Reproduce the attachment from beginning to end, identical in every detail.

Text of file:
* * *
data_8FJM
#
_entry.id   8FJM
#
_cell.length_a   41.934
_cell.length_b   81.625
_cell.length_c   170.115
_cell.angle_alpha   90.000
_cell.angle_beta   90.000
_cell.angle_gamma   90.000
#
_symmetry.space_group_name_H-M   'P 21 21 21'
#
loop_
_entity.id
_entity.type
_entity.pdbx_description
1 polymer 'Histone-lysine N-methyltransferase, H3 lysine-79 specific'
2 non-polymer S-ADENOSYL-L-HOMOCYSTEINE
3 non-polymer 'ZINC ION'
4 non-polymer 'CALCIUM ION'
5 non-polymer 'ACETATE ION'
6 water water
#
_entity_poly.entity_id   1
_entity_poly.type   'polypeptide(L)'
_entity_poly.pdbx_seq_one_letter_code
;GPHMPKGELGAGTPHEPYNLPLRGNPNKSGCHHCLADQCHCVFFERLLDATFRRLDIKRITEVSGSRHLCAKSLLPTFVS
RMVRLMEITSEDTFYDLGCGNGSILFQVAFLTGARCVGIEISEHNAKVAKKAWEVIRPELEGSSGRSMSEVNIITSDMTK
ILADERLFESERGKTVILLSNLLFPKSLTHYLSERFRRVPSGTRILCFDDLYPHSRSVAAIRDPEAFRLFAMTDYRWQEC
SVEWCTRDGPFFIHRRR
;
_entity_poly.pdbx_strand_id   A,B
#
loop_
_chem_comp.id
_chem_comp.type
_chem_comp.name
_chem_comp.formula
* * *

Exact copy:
data_8FJM
#
_entry.id   8FJM
#
_cell.length_a   41.934
_cell.length_b   81.625
_cell.length_c   170.115
_cell.angle_alpha   90.000
_cell.angle_beta   90.000
_cell.angle_gamma   90.000
#
_symmetry.space_group_name_H-M   'P 21 21 21'
#
loop_
_entity.id
_entity.type
_entity.pdbx_description
1 polymer 'Histone-lysine N-methyltransferase, H3 lysine-79 specific'
2 non-polymer S-ADENOSYL-L-HOMOCYSTEINE
3 non-polymer 'ZINC ION'
4 non-polymer 'CALCIUM ION'
5 non-polymer 'ACETATE ION'
6 water water
#
_entity_poly.entity_id   1
_entity_poly.type   'polypeptide(L)'
_entity_poly.pdbx_seq_one_letter_code
;GPHMPKGELGAGTPHEPYNLPLRGNPNKSGCHHCLADQCHCVFFERLLDATFRRLDIKRITEVSGSRHLCAKSLLPTFVS
RMVRLMEITSEDTFYDLGCGNGSILFQVAFLTGARCVGIEISEHNAKVAKKAWEVIRPELEGSSGRSMSEVNIITSDMTK
ILADERLFESERGKTVILLSNLLFPKSLTHYLSERFRRVPSGTRILCFDDLYPHSRSVAAIRDPEAFRLFAMTDYRWQEC
SVEWCTRDGPFFIHRRR
;
_entity_poly.pdbx_strand_id   A,B
#
loop_
_chem_comp.id
_chem_comp.type
_chem_comp.name
_chem_comp.formula